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Tilting at Windmills

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June 2, 2010

GOP HEALTH CARE 'PLAN' WON'T GO AWAY.... Way back in November, House Republicans unveiled their health care reform "plan," to serve as an alternative to the Democratic proposal. The GOP proposal was fairly pathetic, and even some Republicans wanted nothing to do with it.

And yet, seven months later, it's back. Christina Bellantoni reported yesterday:

Just in time for the midterm elections, the Republicans introduced legislation to scrap "Obama care" -- even parts that voters like -- and sub in their own version.

As a refresher, their plan would let people buy insurance across state lines, give states more power and would include tort reform to end so-called "junk lawsuits" that the Republicans say make health care costs more expensive. The CBO score last fall found the GOP plan would cover just 3 million more people "leaving about 52 million" without insurance at about the same as the 2009 share of uninsured people. It would reduce premiums by between zero and three percent, CBO said.... It reduces the deficit over time, but so does the Democrats' law.

The GOP plan is now its own bill (H.R. 5424), and though Congress is on recess, it already has 30 co-sponsors.

I'm not entirely sure why Republicans are bothering. Presumably, GOP candidates want to be able to campaign this fall, saying, "We're not the 'party of no'; we even produced our own alternative health care bill!"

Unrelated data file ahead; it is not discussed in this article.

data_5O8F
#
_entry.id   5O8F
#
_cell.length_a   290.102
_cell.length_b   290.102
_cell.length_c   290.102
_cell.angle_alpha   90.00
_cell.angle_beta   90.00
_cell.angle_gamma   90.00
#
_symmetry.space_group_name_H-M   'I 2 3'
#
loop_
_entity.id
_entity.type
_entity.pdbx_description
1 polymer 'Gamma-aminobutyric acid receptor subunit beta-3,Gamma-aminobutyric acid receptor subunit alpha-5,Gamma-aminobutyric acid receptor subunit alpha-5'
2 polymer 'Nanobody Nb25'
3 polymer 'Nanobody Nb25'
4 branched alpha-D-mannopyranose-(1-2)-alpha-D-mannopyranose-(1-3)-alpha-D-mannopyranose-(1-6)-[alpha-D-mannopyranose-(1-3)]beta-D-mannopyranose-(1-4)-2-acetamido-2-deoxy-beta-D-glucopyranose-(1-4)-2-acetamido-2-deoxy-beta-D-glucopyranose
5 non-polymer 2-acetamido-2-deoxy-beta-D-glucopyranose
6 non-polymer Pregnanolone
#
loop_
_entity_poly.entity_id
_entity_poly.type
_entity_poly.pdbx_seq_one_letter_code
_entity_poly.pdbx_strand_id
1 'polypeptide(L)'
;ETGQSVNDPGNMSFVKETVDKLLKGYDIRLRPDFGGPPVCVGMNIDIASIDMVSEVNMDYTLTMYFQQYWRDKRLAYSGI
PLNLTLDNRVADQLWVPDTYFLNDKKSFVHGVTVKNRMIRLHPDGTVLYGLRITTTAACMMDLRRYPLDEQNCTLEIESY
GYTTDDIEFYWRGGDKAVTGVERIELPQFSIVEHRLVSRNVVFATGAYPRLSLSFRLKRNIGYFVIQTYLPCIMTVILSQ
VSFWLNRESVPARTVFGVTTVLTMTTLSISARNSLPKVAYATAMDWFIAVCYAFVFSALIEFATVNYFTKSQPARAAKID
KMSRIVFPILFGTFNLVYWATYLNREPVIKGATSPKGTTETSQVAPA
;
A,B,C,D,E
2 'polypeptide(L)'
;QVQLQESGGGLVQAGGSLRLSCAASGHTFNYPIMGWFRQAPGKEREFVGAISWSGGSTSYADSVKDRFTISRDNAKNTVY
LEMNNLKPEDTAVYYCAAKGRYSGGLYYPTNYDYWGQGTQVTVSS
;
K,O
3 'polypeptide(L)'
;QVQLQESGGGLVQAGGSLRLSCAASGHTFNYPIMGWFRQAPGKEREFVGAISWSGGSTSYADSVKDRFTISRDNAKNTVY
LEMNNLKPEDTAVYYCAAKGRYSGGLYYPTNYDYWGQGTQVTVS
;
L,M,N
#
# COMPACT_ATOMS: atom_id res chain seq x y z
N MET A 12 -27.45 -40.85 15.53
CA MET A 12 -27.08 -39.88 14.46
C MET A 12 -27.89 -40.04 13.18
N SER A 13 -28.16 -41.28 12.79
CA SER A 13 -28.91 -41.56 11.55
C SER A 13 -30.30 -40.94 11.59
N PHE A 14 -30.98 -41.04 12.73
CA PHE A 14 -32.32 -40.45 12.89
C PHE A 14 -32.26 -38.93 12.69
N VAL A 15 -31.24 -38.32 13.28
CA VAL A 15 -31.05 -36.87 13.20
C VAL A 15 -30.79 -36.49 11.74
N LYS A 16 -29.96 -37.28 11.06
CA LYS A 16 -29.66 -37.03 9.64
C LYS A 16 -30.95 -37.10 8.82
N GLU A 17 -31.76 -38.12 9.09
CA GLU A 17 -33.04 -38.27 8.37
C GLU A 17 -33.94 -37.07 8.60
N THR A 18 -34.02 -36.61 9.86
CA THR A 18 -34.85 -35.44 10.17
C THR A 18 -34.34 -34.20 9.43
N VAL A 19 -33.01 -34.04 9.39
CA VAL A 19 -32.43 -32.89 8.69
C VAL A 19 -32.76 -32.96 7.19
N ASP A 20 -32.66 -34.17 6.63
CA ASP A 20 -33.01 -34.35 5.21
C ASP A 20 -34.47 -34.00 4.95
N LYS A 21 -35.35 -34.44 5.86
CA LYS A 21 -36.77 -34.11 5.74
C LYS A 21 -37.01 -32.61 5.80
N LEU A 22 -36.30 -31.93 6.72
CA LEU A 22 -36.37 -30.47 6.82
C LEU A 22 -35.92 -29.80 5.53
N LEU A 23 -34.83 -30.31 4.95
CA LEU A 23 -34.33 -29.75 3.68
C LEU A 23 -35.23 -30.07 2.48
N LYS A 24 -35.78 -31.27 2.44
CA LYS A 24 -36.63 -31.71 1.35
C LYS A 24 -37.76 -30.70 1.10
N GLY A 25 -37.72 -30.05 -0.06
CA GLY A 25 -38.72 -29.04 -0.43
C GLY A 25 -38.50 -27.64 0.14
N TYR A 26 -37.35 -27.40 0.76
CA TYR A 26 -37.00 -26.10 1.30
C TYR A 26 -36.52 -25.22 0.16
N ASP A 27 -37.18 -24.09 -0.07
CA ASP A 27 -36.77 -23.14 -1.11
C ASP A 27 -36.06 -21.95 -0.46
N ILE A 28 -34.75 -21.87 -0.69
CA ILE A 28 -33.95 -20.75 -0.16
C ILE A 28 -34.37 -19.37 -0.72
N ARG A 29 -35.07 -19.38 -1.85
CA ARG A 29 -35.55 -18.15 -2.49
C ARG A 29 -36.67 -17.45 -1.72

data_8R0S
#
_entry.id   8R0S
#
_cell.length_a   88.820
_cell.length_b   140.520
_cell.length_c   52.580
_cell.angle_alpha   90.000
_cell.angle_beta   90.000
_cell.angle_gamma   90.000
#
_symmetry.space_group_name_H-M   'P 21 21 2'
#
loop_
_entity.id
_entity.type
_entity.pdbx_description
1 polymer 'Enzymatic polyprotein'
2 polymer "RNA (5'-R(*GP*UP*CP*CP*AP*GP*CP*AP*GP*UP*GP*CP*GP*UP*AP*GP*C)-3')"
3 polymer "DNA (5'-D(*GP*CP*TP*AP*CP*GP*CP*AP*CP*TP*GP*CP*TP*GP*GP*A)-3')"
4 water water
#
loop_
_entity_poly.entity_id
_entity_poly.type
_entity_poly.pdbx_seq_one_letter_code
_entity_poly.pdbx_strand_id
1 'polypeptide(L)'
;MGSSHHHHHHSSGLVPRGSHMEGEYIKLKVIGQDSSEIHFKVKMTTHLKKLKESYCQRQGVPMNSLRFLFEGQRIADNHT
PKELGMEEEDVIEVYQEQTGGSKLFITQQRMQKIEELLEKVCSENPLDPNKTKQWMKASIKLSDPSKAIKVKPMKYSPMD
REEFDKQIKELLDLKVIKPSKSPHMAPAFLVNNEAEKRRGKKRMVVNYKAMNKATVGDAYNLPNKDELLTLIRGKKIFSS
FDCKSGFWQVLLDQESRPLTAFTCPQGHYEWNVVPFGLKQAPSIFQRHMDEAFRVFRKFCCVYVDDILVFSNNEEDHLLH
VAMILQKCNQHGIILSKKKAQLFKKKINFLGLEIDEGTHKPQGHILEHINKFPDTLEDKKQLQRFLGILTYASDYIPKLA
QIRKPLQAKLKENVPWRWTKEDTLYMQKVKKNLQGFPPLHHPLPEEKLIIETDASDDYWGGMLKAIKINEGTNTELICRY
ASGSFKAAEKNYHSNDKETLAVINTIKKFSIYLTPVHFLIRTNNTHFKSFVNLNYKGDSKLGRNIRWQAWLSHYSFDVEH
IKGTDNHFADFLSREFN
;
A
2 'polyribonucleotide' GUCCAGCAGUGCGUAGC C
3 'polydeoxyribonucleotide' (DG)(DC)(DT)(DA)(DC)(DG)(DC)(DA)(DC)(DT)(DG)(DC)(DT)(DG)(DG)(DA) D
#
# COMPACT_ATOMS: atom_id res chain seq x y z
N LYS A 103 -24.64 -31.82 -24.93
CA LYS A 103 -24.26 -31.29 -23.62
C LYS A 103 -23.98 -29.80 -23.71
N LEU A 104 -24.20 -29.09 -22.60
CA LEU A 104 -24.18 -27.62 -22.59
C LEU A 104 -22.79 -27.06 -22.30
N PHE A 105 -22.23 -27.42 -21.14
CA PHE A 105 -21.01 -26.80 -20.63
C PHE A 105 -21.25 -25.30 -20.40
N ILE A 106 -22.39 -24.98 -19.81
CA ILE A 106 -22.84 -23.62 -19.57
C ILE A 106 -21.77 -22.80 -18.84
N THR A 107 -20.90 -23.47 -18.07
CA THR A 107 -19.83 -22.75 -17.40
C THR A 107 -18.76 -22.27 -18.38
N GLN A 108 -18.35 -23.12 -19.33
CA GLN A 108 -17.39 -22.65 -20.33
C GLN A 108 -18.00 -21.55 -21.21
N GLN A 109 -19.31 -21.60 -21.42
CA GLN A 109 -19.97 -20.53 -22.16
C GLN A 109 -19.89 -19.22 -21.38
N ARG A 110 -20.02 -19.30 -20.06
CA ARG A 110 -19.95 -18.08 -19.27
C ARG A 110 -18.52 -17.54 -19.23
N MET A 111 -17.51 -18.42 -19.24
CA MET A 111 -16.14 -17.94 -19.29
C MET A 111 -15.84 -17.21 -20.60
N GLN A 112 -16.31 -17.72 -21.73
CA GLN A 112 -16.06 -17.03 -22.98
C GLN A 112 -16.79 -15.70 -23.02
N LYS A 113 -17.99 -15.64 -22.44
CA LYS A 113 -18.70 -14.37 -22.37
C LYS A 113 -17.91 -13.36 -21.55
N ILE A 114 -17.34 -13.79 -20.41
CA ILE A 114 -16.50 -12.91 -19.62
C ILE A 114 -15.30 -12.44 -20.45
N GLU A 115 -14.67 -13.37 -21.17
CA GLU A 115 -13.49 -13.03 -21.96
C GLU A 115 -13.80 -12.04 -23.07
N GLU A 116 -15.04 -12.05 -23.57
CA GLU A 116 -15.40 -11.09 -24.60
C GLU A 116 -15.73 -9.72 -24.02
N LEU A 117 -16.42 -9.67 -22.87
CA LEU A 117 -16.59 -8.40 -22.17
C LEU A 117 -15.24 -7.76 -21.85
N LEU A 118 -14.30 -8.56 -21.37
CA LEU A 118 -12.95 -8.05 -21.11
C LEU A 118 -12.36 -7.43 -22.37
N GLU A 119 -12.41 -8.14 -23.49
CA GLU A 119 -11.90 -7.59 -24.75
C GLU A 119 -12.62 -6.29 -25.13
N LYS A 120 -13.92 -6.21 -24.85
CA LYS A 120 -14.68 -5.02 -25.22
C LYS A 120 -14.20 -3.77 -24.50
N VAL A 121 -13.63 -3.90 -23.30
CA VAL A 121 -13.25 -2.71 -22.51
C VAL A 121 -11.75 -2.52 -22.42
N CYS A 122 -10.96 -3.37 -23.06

And while there will be some truth to that, let's not forget, as a substantive matter, the GOP plan was nothing short of laughable -- it largely ignores the uninsured, does nothing for those with pre-existing conditions, and offers nothing for those worried about losing coverage when it's needed most. While the Democratic proposal was put together out in the open, with Republican ideas, and subjected to months of public hearings in five separate congressional committees, the GOP plan was an entirely partisan proposal, written in secret. The Republican approach to reform sought to create a system that "works better for people who don't need health care services, and much worse for people who actually are sick or who become sick in the future. It's basically a health un-insurance policy." And as we learned last year, the plan included provisions that "mirror the suggestions put forth by the lobbying entity of the private insurance industry way back in December 2008."

That Republican lawmakers now want to re-introduce the same package, apparently as some kind of election-year stunt, suggests the party is convinced that voters are fools.

Steve Benen 11:25 AM Permalink | Trackbacks | Comments (15)

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The voters are fools!

Posted by: edr on June 2, 2010 at 11:30 AM | PERMALINK

[The GOP plan] largely ignores the uninsured, does nothing for those with pre-existing conditions, and offers nothing for those worried about losing coverage when it's needed most.

Surely it offers all those lepers the opportunity for prayer.

Posted by: Gaia on June 2, 2010 at 11:35 AM | PERMALINK

The GOP plan was never about health care reform, it was primarily about tort reform and trying to stick to the trial lawyer lobby, which donates heavily to liberal causes, and secondarily about protecting insurance corporation profits. From the Republican perspective, the problem with our health care system is that the people at the top aren't making enough money. So they set out to "fix" that. Whether or not it actually resulted in people getting more or better health care was utterly beside the point. If uninsured people wanted to see the doctor, they should have thought of that before deciding to be poor or self employed.

Posted by: jonas on June 2, 2010 at 11:40 AM | PERMALINK